“The devil makes many disciples by preaching against sin. He convinces them that the great evil of sin induces a crisis of guilt by which “God is satisfied," and after that he lets them spend the rest of their lives meditating on the intense sinfulness and evident reprobation of other men.” -Thomas Merton, New Seeds of Contemplation
While working on a sermon I came across the lines above from monk and spiritual writer Thomas Merton. In this passage he seems to be commenting on an aspect of atonement theory. What is atonement theory? It is the notion that humanity had a debt of sin to be paid to God and the only way to satisfy God’s need for justice was for one to atone for our sins. Jesus, as one without sin, died to make that satisfaction. We then need to confess him as Lord and Savior in order to be saved by his atoning blood. The emphasis here is pretty much on human sinfulness and depravity. If we look at only our sins or the sins of others, we are not looking at Christ or the love of God; we’re too taken up with judging ourselves and our fellow man or woman.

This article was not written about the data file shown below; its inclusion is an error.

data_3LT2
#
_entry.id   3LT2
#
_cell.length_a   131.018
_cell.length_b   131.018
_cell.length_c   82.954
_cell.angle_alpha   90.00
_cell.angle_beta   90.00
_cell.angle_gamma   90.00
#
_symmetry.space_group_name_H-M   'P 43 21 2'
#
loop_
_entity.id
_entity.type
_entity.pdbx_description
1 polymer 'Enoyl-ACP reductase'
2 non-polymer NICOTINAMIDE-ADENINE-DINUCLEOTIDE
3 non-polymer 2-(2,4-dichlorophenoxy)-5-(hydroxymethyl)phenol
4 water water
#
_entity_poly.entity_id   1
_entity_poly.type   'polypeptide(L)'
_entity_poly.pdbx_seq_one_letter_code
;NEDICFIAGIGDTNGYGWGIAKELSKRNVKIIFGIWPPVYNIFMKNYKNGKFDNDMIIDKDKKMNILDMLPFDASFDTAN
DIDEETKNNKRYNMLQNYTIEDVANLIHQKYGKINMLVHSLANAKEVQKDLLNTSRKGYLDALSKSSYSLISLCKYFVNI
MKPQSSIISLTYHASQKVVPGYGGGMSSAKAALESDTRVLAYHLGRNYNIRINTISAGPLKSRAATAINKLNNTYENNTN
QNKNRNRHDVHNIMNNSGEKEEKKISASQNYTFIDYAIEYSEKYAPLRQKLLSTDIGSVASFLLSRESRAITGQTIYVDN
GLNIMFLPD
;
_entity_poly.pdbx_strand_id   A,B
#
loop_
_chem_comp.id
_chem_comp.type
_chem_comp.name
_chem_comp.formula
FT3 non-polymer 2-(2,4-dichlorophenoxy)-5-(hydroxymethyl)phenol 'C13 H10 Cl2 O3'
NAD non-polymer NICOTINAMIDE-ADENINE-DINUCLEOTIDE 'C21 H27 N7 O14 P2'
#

To explain the death and resurrection of Jesus this way and use it as a means to exalt those of us (there’s usually an ‘us’ in this way of thinking) who are saved and simultaneously condemn those we deem are not saved is contrary to the witness of Christ as we encounter him in the Scriptures. Best to let God determine who is saved, who isn’t. Best for us to praise God in awe and wonder for the many gifts and blessings that are ours as God’s adopted children through the death and resurrection of Jesus.